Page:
SEO Journal – Prologue
Pro (in the making)
Are you ready for some raw, unfiltered content? Read on.
Okay, this page is created with the sole purpose of adding details of every single method that I’ve done for SEO. That’s the main reason why it’s titled SEO Journal specifically.
I’m sorry to point out that unless you are here for reading the journal, you would easily lose interest. If you happened to stumble upon this page, let me escort you back to the homepage. But, you’re always welcome to stay and keep reading.
So, the review and blog sections are on the other side. I would like to specify the following:
- The journal entries will follow a chronological order.
- Real screenshots will be used for images throughout the journal for making certain things easy to follow.
- I do not intend to be a teacher. But if you are a beginner and somehow find this journal useful, that would be really amazing.
- I am not The Critic. I don’t even know who or what that is. But, he/she/it/they are doing a great job contributing to the website while all I have to do is effortlessly type what I do here.
- Please feel free to suggest any corrections that you find along the way. There would be many because it’s all spontaneous writing with unfiltered content.
Phase 1: Noob
Day 1 – Aug 9, 2017, 3:10 am
~I had already created content for the home page about three days back. I managed to pull an all-nighter without even sipping a cup of coffee or playing a music track. I’ll consider that as an achievement.
There is this great feeling of accomplishment which cannot be explained when you put in much effort into doing something productive. Right now, my brain is generating faint memories of mugging up before those final exams.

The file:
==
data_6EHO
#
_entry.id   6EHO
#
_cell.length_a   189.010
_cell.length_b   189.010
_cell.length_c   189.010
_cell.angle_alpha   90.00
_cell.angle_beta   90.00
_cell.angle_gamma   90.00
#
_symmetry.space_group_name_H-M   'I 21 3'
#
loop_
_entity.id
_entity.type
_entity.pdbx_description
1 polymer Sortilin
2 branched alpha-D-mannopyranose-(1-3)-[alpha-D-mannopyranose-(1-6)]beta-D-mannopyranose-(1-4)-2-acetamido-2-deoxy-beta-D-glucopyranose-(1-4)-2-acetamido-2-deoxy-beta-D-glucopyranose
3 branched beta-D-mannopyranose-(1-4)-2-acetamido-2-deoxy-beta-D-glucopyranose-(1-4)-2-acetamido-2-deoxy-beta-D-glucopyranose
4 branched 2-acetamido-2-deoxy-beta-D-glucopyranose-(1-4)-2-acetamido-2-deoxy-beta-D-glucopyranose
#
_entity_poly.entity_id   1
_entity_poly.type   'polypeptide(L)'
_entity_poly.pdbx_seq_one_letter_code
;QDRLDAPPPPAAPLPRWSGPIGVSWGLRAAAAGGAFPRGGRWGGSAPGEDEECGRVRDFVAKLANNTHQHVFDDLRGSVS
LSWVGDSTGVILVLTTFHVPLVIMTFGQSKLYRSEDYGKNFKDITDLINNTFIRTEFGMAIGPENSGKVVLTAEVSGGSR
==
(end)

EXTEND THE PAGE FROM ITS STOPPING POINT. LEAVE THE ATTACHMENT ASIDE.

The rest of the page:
Ugh, absolutely dreadful!
~Two articles were pre-written by The Critic. I downloaded the Yoast SEO plugin which the experts consider to be a beginner’s best friend. So, I took up the first post for reviewing and loaded up the plugin. The first thing I notice is the “focus keyword”.
I have an average understanding of how certain things work – the title tag, the description tag and how the content has to be optimized for the target keywords. So, I chose a certain keyword for the first article under The Light Side section.
Keyword research was performed prior to the creation of content. A few edits here and there for keyword optimization along with alt tags for the images and it was good to go. The article being edited was a product review, about the OnePlus 5.
~The first post was a product review about the OnePlus 5. Since there was no option for getting backlinks or affiliate links at the infant stage, I just decided to link it to the product page on Amazon followed by an internal link to the review under The Dark Side section. [Note: The Light Side and The Dark Side were two subsections where The Critic wrote reviews about the products]
~First review on the website posted! No crackers to pop. But, only the sound of chirping crickets. I realized that it was getting late and I had to wake up early to go to the office in the morning.
I moved on to the review of the same product in The Dark Side section. I noticed that the content is optimal and I decided to target a certain keyword for the post.
So, I just went back to the other one and checked the Yoast plugin to find a yellow bullet. It said that the page I’m linking to could potentially affect the rankings of the page because of similarity in keywords.
I made a few on the way and searched for a potential solution. And the solution was pretty simple indeed. All I had to do was change the URL part (or the slug) which contained the keyword targeted for the first post. Yep, as easy as that.
~I started working on the second post. As I was about to post it, I realized that the meta description is missing. Now, if you do not enter a meta description, the plugin assumes the first paragraph of your content as the description.